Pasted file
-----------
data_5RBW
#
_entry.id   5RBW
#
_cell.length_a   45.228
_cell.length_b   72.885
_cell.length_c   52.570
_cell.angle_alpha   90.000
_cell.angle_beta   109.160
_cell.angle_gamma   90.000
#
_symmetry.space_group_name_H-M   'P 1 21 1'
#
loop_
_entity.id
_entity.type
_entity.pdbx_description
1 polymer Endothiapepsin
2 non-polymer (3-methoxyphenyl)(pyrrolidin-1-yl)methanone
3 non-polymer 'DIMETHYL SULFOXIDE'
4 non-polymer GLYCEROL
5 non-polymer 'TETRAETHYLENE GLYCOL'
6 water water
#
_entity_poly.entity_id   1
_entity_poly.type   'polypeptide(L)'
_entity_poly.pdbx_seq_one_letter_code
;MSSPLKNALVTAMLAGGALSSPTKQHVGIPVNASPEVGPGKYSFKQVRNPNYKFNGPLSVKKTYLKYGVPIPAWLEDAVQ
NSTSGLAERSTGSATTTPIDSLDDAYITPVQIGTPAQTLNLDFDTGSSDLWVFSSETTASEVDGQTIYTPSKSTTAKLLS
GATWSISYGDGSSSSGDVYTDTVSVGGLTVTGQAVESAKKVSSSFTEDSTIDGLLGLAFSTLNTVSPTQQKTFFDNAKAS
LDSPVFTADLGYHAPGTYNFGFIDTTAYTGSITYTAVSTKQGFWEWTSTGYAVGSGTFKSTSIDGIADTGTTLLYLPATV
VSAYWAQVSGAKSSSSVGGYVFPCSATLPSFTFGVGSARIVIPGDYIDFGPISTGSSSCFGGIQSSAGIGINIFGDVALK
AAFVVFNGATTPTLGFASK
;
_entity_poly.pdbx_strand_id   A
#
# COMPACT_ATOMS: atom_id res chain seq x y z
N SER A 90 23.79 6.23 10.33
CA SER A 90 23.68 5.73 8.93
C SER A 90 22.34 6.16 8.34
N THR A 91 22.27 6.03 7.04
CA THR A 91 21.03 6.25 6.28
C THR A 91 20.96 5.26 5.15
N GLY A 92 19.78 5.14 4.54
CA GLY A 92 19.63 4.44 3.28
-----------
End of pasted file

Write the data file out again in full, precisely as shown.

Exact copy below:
data_5RBW
#
_entry.id   5RBW
#
_cell.length_a   45.228
_cell.length_b   72.885
_cell.length_c   52.570
_cell.angle_alpha   90.000
_cell.angle_beta   109.160
_cell.angle_gamma   90.000
#
_symmetry.space_group_name_H-M   'P 1 21 1'
#
loop_
_entity.id
_entity.type
_entity.pdbx_description
1 polymer Endothiapepsin
2 non-polymer (3-methoxyphenyl)(pyrrolidin-1-yl)methanone
3 non-polymer 'DIMETHYL SULFOXIDE'
4 non-polymer GLYCEROL
5 non-polymer 'TETRAETHYLENE GLYCOL'
6 water water
#
_entity_poly.entity_id   1
_entity_poly.type   'polypeptide(L)'
_entity_poly.pdbx_seq_one_letter_code
;MSSPLKNALVTAMLAGGALSSPTKQHVGIPVNASPEVGPGKYSFKQVRNPNYKFNGPLSVKKTYLKYGVPIPAWLEDAVQ
NSTSGLAERSTGSATTTPIDSLDDAYITPVQIGTPAQTLNLDFDTGSSDLWVFSSETTASEVDGQTIYTPSKSTTAKLLS
GATWSISYGDGSSSSGDVYTDTVSVGGLTVTGQAVESAKKVSSSFTEDSTIDGLLGLAFSTLNTVSPTQQKTFFDNAKAS
LDSPVFTADLGYHAPGTYNFGFIDTTAYTGSITYTAVSTKQGFWEWTSTGYAVGSGTFKSTSIDGIADTGTTLLYLPATV
VSAYWAQVSGAKSSSSVGGYVFPCSATLPSFTFGVGSARIVIPGDYIDFGPISTGSSSCFGGIQSSAGIGINIFGDVALK
AAFVVFNGATTPTLGFASK
;
_entity_poly.pdbx_strand_id   A
#
# COMPACT_ATOMS: atom_id res chain seq x y z
N SER A 90 23.79 6.23 10.33
CA SER A 90 23.68 5.73 8.93
C SER A 90 22.34 6.16 8.34
N THR A 91 22.27 6.03 7.04
CA THR A 91 21.03 6.25 6.28
C THR A 91 20.96 5.26 5.15
N GLY A 92 19.78 5.14 4.54
CA GLY A 92 19.63 4.44 3.28